Immersive Theater and the Pro Haunt

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Last week, I introduced readers to The Nest - an immersive theater show in Los Angeles.

Quick recap of The Nest: Josie has died and left the contents of her storage room to you. With a flashlight, you explore the house and unlock Josie's story through tapes and props you find. There are no actors in the house, and the patrons choose their actions freely.

As I said last week, I don't think a pro haunt could replace their current shows with this kind of intimate event. The throughput is just too small. That said, what's to keep a professional haunt from using this concept to supplement their Halloween show revenue?

Pro haunts with their own buildings could conceivably use those existing buildings to have limited-run shows like this year-round. Such shows would appeal to some of the same people who already go to haunted attractions. There is your "base". However, the appeal is wider than that. People interested in theater, people already attending escape rooms, really anyone looking for a unique avant-garde experience are all potential customers. Like an escape room, the actor investment could be minimal, so the off season shows could become financially viable. Marketing could be designed to promote both shows. It would even be possible to tie in the story of the immersive show with the story of the haunt. No reason the two could not work together in that way.

Imagine offering your current guests a chance to come back in the off season to wander through a building and learn more of the story behind some character in your haunt. Imagine getting coverage in local media for creating this unique theater experience. There is profit potential as well as a new way to tell the stories you want to tell. You could make it as scary or as tame as you like. You could even design it so the "scary" show depends on triggers activating props and effects. For a "not scary" show, just turn off the triggers.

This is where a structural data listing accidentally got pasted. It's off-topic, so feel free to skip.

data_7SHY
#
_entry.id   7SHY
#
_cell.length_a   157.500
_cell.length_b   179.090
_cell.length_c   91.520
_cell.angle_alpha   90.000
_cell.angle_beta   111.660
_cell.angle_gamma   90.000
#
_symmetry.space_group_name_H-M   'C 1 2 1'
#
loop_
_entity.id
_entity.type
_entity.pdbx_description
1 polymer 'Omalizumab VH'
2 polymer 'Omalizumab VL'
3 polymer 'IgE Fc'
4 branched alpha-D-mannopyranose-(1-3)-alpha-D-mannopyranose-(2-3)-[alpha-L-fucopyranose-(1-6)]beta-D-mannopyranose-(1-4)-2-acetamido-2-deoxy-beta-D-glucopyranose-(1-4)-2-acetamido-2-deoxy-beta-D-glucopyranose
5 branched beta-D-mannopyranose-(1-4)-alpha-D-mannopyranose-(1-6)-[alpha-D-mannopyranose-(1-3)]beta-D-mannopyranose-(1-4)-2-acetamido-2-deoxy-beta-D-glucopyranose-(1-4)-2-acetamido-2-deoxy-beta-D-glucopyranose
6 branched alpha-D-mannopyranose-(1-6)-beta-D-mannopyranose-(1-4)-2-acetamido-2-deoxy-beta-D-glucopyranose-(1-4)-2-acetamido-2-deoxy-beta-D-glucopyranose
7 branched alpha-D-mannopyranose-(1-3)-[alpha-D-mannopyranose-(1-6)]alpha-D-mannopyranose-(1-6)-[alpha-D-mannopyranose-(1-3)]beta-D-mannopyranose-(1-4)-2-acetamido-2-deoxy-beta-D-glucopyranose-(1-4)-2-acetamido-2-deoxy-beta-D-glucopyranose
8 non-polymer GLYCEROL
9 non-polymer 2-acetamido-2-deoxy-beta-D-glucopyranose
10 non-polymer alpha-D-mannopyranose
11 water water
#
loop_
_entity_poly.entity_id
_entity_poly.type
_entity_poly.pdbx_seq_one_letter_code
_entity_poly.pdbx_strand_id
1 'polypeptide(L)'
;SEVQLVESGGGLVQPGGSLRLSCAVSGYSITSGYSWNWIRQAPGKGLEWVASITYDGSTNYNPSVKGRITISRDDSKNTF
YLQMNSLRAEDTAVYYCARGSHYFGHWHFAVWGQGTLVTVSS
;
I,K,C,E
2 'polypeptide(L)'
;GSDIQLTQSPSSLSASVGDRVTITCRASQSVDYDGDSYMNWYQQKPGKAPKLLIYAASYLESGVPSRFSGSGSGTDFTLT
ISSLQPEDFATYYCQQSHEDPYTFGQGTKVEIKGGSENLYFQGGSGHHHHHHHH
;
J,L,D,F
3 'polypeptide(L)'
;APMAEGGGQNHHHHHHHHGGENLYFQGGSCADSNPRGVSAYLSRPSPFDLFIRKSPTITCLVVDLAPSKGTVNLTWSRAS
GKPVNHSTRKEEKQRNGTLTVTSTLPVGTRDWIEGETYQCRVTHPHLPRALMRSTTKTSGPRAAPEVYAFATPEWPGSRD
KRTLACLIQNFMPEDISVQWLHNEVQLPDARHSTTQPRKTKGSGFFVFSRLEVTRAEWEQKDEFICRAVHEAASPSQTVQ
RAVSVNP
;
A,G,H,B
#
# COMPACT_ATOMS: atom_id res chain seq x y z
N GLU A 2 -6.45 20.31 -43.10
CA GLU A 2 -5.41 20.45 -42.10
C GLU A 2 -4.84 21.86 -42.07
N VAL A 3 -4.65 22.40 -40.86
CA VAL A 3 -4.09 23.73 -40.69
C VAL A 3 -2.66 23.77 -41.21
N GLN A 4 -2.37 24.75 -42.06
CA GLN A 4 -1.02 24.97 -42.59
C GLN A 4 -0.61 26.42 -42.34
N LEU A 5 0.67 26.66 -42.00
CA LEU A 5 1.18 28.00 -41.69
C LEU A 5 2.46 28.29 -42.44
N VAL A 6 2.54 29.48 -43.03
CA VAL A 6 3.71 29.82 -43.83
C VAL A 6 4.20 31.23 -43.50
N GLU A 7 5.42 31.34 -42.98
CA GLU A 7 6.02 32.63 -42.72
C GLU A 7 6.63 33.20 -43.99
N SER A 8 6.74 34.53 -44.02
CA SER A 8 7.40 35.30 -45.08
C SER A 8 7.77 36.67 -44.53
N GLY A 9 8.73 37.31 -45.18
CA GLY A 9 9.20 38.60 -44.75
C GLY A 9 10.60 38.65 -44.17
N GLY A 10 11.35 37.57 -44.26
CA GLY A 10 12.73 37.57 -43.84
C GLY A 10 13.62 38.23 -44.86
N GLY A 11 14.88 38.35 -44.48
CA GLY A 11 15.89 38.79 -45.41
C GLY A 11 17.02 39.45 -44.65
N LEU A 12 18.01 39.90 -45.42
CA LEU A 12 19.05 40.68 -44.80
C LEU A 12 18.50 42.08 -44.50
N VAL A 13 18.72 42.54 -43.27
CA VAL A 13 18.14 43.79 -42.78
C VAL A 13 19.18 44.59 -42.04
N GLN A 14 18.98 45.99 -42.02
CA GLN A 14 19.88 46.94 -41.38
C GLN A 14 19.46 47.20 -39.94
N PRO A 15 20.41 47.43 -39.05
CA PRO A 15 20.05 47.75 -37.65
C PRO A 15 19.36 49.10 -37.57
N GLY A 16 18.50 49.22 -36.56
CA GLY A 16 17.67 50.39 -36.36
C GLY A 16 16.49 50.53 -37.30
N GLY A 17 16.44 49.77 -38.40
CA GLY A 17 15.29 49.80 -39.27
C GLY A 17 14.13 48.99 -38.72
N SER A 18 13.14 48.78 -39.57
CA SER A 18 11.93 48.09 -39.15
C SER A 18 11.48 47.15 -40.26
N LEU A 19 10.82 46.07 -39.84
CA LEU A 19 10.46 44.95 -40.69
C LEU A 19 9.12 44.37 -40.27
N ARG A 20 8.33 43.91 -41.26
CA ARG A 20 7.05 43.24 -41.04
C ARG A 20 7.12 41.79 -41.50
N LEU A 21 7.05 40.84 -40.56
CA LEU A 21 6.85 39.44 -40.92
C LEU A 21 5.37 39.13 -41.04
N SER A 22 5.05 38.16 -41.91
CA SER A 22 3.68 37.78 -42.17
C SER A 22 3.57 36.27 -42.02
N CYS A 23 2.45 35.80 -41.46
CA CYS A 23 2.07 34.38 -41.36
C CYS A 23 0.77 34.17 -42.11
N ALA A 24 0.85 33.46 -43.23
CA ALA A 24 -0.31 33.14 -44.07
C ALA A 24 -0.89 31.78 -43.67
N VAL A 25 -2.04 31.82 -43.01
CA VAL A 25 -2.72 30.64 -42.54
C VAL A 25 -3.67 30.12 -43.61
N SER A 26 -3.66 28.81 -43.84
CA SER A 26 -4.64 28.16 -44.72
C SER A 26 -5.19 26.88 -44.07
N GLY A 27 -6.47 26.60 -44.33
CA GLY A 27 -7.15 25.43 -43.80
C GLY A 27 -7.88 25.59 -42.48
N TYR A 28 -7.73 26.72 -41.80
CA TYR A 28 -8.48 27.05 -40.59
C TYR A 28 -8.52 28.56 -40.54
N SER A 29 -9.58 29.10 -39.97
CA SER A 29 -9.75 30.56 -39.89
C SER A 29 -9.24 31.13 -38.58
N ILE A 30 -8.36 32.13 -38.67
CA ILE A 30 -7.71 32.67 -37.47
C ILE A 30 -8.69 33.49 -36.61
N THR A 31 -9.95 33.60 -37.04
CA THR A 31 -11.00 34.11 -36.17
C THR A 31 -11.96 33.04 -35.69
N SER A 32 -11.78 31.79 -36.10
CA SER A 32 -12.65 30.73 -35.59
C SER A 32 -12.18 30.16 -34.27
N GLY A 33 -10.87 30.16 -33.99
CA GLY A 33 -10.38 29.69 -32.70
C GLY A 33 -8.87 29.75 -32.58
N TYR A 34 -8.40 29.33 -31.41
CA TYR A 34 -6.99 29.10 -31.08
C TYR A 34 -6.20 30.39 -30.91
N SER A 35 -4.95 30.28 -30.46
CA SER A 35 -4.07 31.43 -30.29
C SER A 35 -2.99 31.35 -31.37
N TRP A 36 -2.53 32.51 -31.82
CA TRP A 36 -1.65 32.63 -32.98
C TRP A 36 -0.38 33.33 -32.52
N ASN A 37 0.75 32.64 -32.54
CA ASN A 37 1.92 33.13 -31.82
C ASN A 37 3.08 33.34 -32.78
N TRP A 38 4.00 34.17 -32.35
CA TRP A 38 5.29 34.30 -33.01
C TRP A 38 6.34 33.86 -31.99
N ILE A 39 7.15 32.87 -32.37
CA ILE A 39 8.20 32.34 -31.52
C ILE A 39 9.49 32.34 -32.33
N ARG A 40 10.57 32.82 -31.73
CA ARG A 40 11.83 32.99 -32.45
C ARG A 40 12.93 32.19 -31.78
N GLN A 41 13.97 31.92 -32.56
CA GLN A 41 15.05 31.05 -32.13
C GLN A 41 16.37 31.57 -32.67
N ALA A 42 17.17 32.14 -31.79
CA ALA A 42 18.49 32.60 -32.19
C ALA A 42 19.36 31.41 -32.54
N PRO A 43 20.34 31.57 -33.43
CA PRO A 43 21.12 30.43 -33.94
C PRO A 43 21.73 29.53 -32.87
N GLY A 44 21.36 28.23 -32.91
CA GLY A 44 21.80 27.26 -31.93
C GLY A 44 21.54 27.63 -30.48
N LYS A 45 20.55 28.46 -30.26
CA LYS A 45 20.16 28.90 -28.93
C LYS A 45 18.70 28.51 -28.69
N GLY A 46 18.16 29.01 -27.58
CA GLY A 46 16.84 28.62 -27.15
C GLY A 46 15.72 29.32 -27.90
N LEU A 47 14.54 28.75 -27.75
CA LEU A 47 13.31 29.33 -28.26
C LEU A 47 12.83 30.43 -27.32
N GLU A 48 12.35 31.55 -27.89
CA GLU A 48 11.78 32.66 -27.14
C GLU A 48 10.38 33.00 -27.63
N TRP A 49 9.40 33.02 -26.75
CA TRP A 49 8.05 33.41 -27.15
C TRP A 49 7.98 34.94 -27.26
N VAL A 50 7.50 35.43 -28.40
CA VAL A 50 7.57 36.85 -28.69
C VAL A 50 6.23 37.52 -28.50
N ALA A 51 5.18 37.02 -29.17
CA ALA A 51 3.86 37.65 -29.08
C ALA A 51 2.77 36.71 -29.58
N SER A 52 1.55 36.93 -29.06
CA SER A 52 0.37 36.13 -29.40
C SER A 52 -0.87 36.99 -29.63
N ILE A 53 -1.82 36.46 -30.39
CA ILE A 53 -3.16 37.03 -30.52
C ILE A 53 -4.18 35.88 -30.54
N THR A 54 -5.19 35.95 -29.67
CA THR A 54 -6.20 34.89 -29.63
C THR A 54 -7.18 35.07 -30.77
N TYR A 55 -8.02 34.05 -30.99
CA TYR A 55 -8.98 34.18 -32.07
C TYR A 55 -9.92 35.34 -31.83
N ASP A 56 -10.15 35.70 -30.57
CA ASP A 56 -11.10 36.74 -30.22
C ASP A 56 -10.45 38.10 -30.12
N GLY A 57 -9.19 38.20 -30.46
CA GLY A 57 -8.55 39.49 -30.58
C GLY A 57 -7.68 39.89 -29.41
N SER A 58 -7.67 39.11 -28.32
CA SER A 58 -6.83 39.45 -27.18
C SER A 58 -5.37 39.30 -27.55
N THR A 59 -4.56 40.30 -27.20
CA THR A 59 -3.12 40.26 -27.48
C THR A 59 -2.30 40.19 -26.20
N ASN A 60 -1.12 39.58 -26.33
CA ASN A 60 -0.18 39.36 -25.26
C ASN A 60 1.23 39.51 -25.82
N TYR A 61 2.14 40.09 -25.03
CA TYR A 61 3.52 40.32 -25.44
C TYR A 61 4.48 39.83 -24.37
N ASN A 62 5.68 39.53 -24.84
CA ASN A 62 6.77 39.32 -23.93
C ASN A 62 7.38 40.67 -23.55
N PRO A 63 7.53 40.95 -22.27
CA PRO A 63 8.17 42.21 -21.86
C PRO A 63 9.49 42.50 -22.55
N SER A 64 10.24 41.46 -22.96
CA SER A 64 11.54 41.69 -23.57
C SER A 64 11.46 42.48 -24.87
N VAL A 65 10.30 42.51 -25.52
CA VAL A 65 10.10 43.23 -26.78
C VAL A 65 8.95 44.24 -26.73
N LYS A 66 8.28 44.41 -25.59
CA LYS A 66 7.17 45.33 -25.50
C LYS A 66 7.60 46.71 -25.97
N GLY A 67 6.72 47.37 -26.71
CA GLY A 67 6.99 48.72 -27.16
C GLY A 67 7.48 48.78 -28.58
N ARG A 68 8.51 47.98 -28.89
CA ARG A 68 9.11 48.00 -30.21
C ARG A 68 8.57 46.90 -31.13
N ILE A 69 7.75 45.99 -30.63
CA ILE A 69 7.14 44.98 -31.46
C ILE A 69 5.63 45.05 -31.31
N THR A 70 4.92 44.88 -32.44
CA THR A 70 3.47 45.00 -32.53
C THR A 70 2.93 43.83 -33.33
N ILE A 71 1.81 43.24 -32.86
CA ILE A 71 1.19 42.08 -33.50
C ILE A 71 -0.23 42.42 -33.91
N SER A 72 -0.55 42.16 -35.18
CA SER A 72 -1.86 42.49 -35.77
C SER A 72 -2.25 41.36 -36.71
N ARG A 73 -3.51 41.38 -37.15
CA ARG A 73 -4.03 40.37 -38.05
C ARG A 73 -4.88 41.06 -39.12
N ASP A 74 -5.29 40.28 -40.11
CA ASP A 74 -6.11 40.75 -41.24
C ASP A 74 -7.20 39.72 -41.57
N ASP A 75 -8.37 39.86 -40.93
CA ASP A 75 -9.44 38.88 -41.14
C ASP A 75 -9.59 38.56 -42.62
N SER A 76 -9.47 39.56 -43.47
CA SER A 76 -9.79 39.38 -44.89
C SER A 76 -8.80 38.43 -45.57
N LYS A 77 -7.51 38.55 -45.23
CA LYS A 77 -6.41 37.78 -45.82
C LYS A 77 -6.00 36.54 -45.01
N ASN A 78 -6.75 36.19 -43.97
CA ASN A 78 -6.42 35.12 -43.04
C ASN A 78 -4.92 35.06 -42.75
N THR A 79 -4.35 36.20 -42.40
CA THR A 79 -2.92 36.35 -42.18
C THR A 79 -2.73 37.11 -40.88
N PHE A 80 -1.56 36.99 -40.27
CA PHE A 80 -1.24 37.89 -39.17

The cost for a pro haunt with established sets to launch a show like this would be a fraction of the cost for a theater group to build it from the ground up. Running it would be substantially cheaper than running the haunt as well. There is potential there.

Here's another thought. There are several theater groups in the Phoenix area. I'm focusing on Phoenix because it's the main population center. There are groups in Tucson and elsewhere as well.

Why not work with one of these groups to help produce an immersive experience in the off season using your existing sets? You have the building, the parking, the good location. They want to do interesting shows and tell stories. They have very little money. Why not explore the potential there? You could then conceivably have a show with more actors than The Nest uses. Something more like Delusion -"The Original Interactive Horror Theatre Company". Let the theater group worry about paying the actors. You provide the space and as much or as little management of the show as you like.

I started by talking about The Nest because it's so small a home haunt could duplicate it with little money and a lot of effort. However, there are so many options for larger shows, if only one cares to explore.

Phoenix is a huge market that I think is being vastly underserved. Sure, the culture is different from LA or San Francisco, and theater is not as big here. Nevertheless, with about 5 million people in the Phoenix Metro area, there must be a huge audience looking for entertainment beyond going to the movies.

This is my appeal to the pro haunters out there. Someone is going to crack this market sooner or later. Please let it be haunters! Too many pro haunters still need "day jobs" to provide for their families. Alternative entertainment like escape rooms and immersive theater may not make you millions, but wouldn't it be sweet if it could help you tell stories and entertain people full-time?

Happy Haunting!